I’ve never fitted in very well.

At school I was the silent one who didn’t feel the need to speak. If I didn’t open my mouth until lunchtime, whose business was that but mine? As a teenager, I didn’t feel an overwhelming need for any kind of social life – my own company was generally more diverting than that of others my age, who tended to have odd obsessions with things like boys (that was always going to go well) and clothes (even better) and make-up (are we seeing a pattern yet?)… Sixth form was a bit better, when I was discovering interesting music that others appreciated too. I had several people I talked to at breaks and even occasionally on the phone. Always one at a time, of course – groups were never my thing.

At university I was a bit distracted by some quite serious mental health problems, which kept me from noticing that I was still very uncomfortable with people. I didn’t know how to act in groups – they made me feel strange, and I couldn’t be myself or say what I meant in them. I formed intense friendships that turned out to be largely one-sided. I was uncomfortable with my own oddness. At the time I put most of this down to my dodgy mental state. It was only later that I realised it was mainly just a continuation of weirdness that had always been there.

Internet forums were a delightful alternative to conventional socializing. I found two messageboards in particular, around this time, where I learnt that there were ways to communicate that didn’t involve the discomfort and exhaustion of face-to-face discussion. It seemed almost possible to avoid the negative side of the group dynamic altogether in those particular online settings. No awkwardness, no shyness, no having to think on my feet when my brain doesn’t work that way, lots of time to consider what I was saying, lots of ways to avoid discussions that weren’t helpful or interesting or possible.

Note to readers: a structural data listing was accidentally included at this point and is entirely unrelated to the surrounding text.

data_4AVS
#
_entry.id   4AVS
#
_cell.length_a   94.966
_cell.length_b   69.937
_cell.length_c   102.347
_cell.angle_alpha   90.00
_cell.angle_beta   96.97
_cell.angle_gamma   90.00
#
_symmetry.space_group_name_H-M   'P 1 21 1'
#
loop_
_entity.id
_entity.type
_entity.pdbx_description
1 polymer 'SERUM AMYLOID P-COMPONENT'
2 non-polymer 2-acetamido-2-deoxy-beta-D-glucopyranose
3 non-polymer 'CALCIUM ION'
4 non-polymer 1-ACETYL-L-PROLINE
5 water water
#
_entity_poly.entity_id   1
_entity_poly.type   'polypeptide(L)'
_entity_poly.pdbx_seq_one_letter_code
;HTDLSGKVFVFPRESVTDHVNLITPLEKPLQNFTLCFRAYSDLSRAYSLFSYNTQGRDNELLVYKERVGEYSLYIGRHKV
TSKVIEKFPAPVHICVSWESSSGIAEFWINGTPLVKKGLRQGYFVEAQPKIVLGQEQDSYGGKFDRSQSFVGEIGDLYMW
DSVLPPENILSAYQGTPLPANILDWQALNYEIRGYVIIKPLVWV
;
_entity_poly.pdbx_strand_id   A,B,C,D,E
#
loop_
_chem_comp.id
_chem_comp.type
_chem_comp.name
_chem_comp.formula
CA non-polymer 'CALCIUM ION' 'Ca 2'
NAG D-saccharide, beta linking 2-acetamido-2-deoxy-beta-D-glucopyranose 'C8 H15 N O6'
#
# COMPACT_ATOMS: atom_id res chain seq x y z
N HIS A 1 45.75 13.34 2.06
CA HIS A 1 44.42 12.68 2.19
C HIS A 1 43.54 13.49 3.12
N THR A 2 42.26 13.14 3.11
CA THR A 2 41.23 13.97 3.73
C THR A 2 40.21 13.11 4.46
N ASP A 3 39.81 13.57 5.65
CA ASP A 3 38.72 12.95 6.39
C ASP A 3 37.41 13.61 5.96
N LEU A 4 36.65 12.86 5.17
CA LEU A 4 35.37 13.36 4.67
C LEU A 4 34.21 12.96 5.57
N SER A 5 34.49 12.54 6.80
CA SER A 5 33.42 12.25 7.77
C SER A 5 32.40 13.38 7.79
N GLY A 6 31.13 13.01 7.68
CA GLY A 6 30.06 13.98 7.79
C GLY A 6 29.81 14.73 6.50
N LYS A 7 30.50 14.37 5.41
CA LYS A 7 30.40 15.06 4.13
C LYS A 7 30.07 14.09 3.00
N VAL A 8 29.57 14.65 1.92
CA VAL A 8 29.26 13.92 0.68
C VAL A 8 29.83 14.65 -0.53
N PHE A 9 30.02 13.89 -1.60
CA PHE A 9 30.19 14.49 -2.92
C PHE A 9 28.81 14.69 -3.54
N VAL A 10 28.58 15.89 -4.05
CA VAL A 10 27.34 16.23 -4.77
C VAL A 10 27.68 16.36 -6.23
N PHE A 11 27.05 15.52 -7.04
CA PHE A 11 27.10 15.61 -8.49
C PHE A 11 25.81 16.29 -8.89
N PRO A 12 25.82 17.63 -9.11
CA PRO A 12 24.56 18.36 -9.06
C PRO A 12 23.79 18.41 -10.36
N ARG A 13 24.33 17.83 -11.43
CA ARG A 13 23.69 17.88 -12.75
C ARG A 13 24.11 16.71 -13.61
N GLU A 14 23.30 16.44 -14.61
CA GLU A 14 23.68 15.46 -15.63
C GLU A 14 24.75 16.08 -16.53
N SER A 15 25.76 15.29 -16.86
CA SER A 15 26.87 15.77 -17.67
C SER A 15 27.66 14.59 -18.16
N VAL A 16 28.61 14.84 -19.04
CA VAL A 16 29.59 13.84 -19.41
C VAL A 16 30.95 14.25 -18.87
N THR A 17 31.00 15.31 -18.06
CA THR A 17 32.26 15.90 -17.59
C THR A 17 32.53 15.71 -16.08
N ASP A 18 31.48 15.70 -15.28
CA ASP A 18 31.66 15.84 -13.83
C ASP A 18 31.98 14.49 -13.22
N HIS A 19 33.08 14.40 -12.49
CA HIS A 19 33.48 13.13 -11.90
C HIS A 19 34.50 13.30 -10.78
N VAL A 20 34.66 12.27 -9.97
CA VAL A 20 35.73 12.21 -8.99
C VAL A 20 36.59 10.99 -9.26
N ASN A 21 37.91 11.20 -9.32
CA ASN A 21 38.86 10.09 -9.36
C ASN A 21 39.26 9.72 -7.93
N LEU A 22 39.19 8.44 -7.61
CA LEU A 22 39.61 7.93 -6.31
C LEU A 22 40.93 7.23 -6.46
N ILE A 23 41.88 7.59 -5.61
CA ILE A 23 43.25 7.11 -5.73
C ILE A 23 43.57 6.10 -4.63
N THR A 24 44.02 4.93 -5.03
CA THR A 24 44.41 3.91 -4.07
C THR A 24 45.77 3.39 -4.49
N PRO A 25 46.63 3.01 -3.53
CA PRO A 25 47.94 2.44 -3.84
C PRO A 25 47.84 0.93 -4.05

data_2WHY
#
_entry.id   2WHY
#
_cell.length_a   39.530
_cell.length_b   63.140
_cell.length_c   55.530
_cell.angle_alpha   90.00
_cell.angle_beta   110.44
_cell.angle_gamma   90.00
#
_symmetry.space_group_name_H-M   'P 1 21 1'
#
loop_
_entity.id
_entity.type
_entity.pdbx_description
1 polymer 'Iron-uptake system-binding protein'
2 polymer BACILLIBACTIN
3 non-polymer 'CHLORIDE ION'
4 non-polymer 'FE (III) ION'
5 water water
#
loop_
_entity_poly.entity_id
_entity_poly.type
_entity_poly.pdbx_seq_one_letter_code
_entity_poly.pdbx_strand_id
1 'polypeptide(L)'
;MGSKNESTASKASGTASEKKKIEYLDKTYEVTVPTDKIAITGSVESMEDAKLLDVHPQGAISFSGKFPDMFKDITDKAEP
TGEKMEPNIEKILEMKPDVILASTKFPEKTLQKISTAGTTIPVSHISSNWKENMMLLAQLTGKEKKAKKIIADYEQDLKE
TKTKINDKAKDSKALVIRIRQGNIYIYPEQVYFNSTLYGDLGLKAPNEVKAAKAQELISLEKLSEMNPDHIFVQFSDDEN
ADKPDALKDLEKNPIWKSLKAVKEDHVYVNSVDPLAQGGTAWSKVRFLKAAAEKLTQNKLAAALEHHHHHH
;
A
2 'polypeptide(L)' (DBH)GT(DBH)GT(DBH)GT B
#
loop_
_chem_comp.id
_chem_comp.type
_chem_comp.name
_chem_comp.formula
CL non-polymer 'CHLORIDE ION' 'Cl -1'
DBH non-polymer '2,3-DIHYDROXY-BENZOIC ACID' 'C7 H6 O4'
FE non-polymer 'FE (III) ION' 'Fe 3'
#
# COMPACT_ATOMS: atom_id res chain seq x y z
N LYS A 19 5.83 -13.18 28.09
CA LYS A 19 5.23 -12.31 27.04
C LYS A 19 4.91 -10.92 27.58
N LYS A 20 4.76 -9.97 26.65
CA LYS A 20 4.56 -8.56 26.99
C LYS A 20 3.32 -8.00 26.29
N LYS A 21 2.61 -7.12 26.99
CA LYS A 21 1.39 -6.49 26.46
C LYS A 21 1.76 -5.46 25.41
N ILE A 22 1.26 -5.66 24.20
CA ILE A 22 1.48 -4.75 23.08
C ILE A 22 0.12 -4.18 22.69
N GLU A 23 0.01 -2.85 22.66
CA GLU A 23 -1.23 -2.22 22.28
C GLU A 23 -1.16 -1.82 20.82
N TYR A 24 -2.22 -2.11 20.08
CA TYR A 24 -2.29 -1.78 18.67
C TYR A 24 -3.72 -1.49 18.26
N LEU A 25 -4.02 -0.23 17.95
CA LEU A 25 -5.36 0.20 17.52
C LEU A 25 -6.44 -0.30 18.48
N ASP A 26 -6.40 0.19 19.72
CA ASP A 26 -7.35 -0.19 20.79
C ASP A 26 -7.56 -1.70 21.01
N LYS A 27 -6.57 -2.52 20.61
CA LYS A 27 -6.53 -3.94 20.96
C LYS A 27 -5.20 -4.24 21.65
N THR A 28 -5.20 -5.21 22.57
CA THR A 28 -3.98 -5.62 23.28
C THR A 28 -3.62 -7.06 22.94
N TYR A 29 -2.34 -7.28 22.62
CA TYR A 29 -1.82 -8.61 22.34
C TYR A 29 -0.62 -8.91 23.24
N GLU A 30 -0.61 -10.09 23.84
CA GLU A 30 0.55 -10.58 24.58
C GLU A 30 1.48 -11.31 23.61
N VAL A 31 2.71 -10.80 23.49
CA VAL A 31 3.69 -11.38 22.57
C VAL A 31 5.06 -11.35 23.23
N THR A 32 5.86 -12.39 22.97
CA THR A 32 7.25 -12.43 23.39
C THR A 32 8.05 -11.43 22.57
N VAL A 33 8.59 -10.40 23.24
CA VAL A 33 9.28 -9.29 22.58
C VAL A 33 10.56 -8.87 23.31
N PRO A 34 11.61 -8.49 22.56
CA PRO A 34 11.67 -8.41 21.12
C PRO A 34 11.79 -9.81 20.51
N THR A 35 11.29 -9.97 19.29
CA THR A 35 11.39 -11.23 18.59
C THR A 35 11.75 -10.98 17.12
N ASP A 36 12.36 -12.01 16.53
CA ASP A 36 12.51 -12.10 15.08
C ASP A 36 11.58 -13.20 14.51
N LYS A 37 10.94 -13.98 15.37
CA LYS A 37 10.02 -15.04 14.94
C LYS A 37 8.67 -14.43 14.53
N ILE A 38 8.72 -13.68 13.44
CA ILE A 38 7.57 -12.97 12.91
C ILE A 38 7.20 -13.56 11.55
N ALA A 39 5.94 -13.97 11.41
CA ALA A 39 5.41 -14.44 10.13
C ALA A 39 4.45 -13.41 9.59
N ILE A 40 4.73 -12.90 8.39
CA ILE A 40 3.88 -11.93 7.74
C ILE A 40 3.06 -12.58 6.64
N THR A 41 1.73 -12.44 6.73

I don’t know why my early experiences of internet messageboards were almost entirely positive, but they were – I can only remember a very small number of negative experiences related to these two posting boards. Maybe part of it was that the internet was still new as a setting for discourse. Whatever it was, though, I haven’t been able to replicate that experience in an internet forum since. And I do keep trying.

Today I was again reminded that now, even on the internet, I can’t escape the ‘group fear’ and the not-fitting-in. Group dynamics are everything, online or not. Strong personalities take charge. People hand out roles and fit themselves into boxes. Inconsistencies are everywhere. There is no justice. I don’t speak the language, I don’t know the rules, and I’m always falling behind everyone else. You could even call it ‘disabling’. If you wanted to.

I’m hugely lucky that I have friends who understand that I mostly need one-to-one interaction, a girlfriend who thinks like me on this issue, and people in my life who don’t mind my social quirks and oddities. But still. Sometimes I’d like to fit in *just* a little a bit better, even so.